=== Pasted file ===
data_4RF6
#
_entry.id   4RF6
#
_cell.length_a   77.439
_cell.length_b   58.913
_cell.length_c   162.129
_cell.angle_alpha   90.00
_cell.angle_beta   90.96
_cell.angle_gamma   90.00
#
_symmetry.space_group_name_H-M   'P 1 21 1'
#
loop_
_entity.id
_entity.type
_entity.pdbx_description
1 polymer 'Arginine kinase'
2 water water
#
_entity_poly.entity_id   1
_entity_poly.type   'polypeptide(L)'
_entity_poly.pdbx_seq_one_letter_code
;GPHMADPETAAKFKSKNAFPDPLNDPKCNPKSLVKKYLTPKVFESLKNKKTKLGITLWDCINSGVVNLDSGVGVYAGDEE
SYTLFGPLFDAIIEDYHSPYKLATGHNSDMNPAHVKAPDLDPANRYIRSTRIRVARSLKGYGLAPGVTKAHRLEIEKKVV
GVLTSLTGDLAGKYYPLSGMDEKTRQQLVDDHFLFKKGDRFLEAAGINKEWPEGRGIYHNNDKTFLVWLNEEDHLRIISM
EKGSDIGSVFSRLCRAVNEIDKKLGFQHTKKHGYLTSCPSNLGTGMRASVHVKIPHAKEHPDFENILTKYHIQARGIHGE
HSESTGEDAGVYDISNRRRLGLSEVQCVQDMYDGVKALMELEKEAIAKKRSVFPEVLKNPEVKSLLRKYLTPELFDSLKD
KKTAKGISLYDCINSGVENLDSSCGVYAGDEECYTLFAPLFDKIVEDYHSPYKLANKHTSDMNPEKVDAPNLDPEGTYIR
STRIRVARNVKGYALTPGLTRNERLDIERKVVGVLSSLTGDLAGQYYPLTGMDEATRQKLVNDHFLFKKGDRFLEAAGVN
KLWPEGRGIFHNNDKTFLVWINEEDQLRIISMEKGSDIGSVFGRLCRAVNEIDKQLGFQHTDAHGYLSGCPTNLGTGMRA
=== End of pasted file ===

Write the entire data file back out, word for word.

data_4RF6
#
_entry.id   4RF6
#
_cell.length_a   77.439
_cell.length_b   58.913
_cell.length_c   162.129
_cell.angle_alpha   90.00
_cell.angle_beta   90.96
_cell.angle_gamma   90.00
#
_symmetry.space_group_name_H-M   'P 1 21 1'
#
loop_
_entity.id
_entity.type
_entity.pdbx_description
1 polymer 'Arginine kinase'
2 water water
#
_entity_poly.entity_id   1
_entity_poly.type   'polypeptide(L)'
_entity_poly.pdbx_seq_one_letter_code
;GPHMADPETAAKFKSKNAFPDPLNDPKCNPKSLVKKYLTPKVFESLKNKKTKLGITLWDCINSGVVNLDSGVGVYAGDEE
SYTLFGPLFDAIIEDYHSPYKLATGHNSDMNPAHVKAPDLDPANRYIRSTRIRVARSLKGYGLAPGVTKAHRLEIEKKVV
GVLTSLTGDLAGKYYPLSGMDEKTRQQLVDDHFLFKKGDRFLEAAGINKEWPEGRGIYHNNDKTFLVWLNEEDHLRIISM
EKGSDIGSVFSRLCRAVNEIDKKLGFQHTKKHGYLTSCPSNLGTGMRASVHVKIPHAKEHPDFENILTKYHIQARGIHGE
HSESTGEDAGVYDISNRRRLGLSEVQCVQDMYDGVKALMELEKEAIAKKRSVFPEVLKNPEVKSLLRKYLTPELFDSLKD
KKTAKGISLYDCINSGVENLDSSCGVYAGDEECYTLFAPLFDKIVEDYHSPYKLANKHTSDMNPEKVDAPNLDPEGTYIR
STRIRVARNVKGYALTPGLTRNERLDIERKVVGVLSSLTGDLAGQYYPLTGMDEATRQKLVNDHFLFKKGDRFLEAAGVN
KLWPEGRGIFHNNDKTFLVWINEEDQLRIISMEKGSDIGSVFGRLCRAVNEIDKQLGFQHTDAHGYLSGCPTNLGTGMRA